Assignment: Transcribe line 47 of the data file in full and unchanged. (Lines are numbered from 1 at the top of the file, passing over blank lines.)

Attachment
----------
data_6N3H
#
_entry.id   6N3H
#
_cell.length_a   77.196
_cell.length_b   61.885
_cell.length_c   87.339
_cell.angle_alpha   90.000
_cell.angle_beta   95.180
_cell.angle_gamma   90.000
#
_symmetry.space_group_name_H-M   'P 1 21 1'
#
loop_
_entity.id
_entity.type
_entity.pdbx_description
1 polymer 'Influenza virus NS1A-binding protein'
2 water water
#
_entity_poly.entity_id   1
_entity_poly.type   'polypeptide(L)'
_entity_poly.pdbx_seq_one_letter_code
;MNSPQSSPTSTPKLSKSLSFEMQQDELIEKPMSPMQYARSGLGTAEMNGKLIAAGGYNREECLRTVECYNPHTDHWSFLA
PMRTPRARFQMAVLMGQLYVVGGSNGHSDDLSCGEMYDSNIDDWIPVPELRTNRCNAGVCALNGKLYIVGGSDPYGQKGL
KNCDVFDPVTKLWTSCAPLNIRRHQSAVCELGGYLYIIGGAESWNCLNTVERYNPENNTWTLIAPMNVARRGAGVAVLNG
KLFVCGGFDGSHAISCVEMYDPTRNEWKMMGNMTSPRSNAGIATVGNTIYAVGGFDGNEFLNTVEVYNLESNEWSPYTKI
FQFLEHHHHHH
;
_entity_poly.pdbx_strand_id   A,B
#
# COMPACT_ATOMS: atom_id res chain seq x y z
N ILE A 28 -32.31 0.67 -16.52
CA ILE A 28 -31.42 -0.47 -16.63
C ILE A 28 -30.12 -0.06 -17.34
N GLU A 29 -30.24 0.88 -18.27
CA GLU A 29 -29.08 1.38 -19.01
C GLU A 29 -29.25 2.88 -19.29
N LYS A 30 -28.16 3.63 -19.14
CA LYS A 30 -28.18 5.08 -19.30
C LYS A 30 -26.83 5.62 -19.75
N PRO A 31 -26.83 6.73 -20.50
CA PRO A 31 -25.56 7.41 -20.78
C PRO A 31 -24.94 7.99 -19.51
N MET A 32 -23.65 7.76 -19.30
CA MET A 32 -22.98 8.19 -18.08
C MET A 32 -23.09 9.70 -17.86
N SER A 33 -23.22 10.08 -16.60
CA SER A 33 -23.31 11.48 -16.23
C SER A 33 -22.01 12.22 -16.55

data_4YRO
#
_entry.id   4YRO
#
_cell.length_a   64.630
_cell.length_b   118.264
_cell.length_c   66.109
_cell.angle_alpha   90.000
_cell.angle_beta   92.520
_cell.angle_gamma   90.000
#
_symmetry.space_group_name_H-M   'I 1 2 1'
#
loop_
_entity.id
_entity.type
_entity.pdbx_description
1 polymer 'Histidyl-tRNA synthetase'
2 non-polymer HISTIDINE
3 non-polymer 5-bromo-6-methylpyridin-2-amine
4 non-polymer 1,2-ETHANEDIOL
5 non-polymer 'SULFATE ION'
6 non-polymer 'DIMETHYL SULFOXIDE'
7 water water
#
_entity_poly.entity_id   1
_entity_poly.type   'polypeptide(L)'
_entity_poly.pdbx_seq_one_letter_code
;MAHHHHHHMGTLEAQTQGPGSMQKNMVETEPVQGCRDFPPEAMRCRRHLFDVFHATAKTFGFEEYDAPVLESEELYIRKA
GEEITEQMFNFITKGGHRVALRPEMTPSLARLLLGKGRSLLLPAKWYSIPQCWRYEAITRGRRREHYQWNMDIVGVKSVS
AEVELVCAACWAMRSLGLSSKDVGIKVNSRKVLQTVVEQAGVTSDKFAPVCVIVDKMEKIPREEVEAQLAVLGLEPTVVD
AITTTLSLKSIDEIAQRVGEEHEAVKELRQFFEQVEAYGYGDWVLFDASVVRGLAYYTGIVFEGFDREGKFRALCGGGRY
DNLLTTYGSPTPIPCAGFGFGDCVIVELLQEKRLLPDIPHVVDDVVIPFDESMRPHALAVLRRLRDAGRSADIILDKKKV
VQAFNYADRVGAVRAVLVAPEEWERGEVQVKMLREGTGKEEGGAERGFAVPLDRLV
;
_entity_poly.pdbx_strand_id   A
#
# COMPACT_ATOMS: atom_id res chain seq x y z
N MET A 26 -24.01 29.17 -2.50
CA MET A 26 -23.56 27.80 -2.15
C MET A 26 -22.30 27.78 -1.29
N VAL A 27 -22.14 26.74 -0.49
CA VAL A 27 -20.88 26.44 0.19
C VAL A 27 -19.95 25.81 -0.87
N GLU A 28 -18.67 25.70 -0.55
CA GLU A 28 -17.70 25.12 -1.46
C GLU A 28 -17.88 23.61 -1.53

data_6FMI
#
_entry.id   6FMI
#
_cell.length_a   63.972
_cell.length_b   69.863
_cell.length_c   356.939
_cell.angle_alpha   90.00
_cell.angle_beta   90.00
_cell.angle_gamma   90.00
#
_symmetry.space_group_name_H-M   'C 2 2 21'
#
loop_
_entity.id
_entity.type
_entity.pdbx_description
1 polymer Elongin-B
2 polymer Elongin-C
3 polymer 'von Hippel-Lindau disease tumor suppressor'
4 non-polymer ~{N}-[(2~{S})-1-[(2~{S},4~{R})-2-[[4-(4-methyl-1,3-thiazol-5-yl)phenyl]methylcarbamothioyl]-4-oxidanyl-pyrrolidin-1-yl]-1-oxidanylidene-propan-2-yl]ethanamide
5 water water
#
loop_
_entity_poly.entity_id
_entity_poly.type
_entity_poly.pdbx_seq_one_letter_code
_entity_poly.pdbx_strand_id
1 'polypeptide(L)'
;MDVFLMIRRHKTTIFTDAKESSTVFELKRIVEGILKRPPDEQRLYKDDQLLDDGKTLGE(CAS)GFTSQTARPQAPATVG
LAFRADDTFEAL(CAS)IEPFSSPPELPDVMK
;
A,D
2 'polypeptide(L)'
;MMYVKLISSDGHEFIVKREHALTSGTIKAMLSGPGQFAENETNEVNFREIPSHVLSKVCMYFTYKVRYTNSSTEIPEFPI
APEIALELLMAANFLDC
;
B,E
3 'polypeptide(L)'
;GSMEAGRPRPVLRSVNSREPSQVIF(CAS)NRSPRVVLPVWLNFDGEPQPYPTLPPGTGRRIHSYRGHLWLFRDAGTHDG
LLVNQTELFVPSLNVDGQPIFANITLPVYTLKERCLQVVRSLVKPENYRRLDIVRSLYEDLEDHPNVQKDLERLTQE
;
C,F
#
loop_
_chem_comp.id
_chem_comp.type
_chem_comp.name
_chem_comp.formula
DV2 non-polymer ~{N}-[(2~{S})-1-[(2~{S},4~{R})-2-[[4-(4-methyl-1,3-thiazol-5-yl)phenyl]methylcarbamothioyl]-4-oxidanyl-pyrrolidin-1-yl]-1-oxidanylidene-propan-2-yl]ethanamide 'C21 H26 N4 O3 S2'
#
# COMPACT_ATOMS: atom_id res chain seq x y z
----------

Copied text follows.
C MET A 32 -23.09 9.70 -17.86